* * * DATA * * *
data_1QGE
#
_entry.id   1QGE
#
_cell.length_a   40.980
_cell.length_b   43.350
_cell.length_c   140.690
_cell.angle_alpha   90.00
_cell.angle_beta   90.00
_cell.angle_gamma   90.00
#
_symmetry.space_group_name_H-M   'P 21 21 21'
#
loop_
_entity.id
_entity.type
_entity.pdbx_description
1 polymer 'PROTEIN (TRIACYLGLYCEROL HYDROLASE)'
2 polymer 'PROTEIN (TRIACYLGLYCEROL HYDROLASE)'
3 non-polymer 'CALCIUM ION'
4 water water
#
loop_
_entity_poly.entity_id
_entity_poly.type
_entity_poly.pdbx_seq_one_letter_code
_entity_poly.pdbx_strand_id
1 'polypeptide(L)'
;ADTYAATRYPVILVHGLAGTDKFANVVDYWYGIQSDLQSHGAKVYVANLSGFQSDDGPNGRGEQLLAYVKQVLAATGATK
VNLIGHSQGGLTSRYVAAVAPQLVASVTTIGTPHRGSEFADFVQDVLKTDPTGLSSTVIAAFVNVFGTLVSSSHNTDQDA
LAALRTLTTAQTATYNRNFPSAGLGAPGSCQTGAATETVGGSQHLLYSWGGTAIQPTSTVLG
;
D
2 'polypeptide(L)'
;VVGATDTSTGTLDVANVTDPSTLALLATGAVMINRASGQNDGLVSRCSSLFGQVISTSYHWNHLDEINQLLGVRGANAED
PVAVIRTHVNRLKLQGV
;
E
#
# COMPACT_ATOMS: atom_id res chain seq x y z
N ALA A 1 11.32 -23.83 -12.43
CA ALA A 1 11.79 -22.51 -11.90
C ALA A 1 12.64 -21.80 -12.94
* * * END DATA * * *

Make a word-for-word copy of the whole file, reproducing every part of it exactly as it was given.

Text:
data_1QGE
#
_entry.id   1QGE
#
_cell.length_a   40.980
_cell.length_b   43.350
_cell.length_c   140.690
_cell.angle_alpha   90.00
_cell.angle_beta   90.00
_cell.angle_gamma   90.00
#
_symmetry.space_group_name_H-M   'P 21 21 21'
#
loop_
_entity.id
_entity.type
_entity.pdbx_description
1 polymer 'PROTEIN (TRIACYLGLYCEROL HYDROLASE)'
2 polymer 'PROTEIN (TRIACYLGLYCEROL HYDROLASE)'
3 non-polymer 'CALCIUM ION'
4 water water
#
loop_
_entity_poly.entity_id
_entity_poly.type
_entity_poly.pdbx_seq_one_letter_code
_entity_poly.pdbx_strand_id
1 'polypeptide(L)'
;ADTYAATRYPVILVHGLAGTDKFANVVDYWYGIQSDLQSHGAKVYVANLSGFQSDDGPNGRGEQLLAYVKQVLAATGATK
VNLIGHSQGGLTSRYVAAVAPQLVASVTTIGTPHRGSEFADFVQDVLKTDPTGLSSTVIAAFVNVFGTLVSSSHNTDQDA
LAALRTLTTAQTATYNRNFPSAGLGAPGSCQTGAATETVGGSQHLLYSWGGTAIQPTSTVLG
;
D
2 'polypeptide(L)'
;VVGATDTSTGTLDVANVTDPSTLALLATGAVMINRASGQNDGLVSRCSSLFGQVISTSYHWNHLDEINQLLGVRGANAED
PVAVIRTHVNRLKLQGV
;
E
#
# COMPACT_ATOMS: atom_id res chain seq x y z
N ALA A 1 11.32 -23.83 -12.43
CA ALA A 1 11.79 -22.51 -11.90
C ALA A 1 12.64 -21.80 -12.94